Comment


                    • #11
                      The trick is to remove the "chip(s)" before they cause problems....

                      So yes, I'm always for x-rays but OCD doesn't necessarily scare me away.
                      Siegi Belz
                      www.stalleuropa.com
                      2007 KWPN-NA Breeder of the Year
                      Dutch Warmbloods Made in the U. S. A.

                      Comment


                      • #12
                        Originally posted by MelanieC View Post
                        He is totally sound outside of the PPE at 8yo. I am half inclined to take my chances, but the vet (who is of very excellent repute) was not optimistic about his potential as a dressage horse and recommended that he be a pleasure/trail horse even with surgery.
                        I would get clarification on his/her interpretation of "Dressage Horse" and I'd get a second opinion. If they are really good digital rads, you can probably email them to a few vets who will be happy to give an opinion for a small fee.
                        www.destinationconsensusequus.com
                        chaque pas est fait ensemble

                        Comment


                        • #13
                          First, I am so sorry! I have looked at 25++ horses over the last 5 months. I hate it. I am driving 2 hours each way today to look at more horses, have one on trial, and am going to see a pony for a second time tomorrow. Hate, hate, hate horse shopping.

                          I have A LOT of experience with stifle OCD unfortunately. After my experiences stifle OCD would not scare me in a horse that is sound with xrays that show 1) the OCD chip is on a non-weight baring surface and 2) There is no current damage to the joint. My mare had a very large chip in her stifle, on the medial trochlear ridge. She had the surgery for it when she was 7 years old and I have 100% faith that had she not also had neurological issues we would be schooling 2nd level right now. She had the surgery at UC Davis and even with her weird complications she was wonderful to ride within 8 months of her surgery, the joint looked great. Her problem was the fact that she continues to drag her foot on that leg because of the neuro problem

                          Anyway, I agree with the posters who recommend if you really love this horse have the xrays evaluated by a radiologist and a good surgeon. Do not take any "local vets" word for it when it comes to OCD. Once I dealt with OCD I met so many people that have dealt with it, more than 80% of horses go back to full work and many reach the top of the sport.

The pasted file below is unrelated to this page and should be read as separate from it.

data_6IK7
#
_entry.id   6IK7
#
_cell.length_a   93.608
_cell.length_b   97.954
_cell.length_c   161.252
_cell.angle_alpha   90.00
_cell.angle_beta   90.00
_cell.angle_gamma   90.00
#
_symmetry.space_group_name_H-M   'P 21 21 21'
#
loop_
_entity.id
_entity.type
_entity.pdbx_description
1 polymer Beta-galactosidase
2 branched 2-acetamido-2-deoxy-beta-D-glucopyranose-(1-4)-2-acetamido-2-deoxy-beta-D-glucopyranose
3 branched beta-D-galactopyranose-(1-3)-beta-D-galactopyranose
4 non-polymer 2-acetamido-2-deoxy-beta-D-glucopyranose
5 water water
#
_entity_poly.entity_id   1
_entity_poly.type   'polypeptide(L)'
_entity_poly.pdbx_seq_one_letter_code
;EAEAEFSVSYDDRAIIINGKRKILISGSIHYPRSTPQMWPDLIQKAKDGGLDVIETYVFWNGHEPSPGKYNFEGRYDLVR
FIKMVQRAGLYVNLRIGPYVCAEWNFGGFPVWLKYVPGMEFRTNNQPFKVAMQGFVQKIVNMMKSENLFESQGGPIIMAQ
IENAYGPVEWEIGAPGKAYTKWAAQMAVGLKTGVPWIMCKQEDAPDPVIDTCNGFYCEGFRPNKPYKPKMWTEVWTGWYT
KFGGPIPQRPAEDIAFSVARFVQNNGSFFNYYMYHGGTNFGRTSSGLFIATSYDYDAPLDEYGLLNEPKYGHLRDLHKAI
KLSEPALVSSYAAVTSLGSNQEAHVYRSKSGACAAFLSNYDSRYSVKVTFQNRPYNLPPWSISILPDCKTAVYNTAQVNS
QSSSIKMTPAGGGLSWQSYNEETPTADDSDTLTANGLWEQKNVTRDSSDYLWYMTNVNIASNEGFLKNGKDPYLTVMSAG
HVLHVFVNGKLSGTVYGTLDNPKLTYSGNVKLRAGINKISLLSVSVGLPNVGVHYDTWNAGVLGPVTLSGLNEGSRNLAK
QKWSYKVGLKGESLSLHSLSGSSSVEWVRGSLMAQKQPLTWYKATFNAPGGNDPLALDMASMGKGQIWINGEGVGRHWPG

If the radiologist/surgeon feel like this is operable, will the owners reduce his price significantly enough to make it worth your while?
                          On the Internet, nobody knows you're a dog

                          Comment

                          • Original Poster

                            #14
                            Originally posted by Petstorejunkie View Post
                            I would get clarification on his/her interpretation of "Dressage Horse" and I'd get a second opinion. If they are really good digital rads, you can probably email them to a few vets who will be happy to give an opinion for a small fee.
                            The vet is sending the images to a surgeon for a second opinion of his own volition, so I am a little bit hopeful. But, the vet who conducted the PPE specializes in sports medicine and diagnosing/treating lameness so I am afraid his opinion may still hold. The exam was very thorough and was conducted at the hospital. The horse passed the physical exam, flexions, gait observations with flying colors, not a hint of lameness.

                            The vet spent a lot of time getting extra images of the stifle from multiple angles (which he did not charge me for), hoping to be able to give me better news because this is such a nice horse and he liked the horse a lot. But in the end he sadly told me in exactly as many words not to buy the horse.

                            My husband, surprisingly (because he is not a horse person -- at all), is actually open to the idea of taking the horse on and getting him fixed, if it is possible, if the owners will give him to us. The surgery is not as expensive as I thought, but from what I understand the recovery can be quite long.

                            If I knew the horse would be all right if I don't get him I would be less worried, but the owners just really want to get rid of him at this point and I doubt they'll put any resources into fixing him. And then what? There are an awful lot of "pleasure/trail" horses for sale (or free) out there right now and people aren't buying.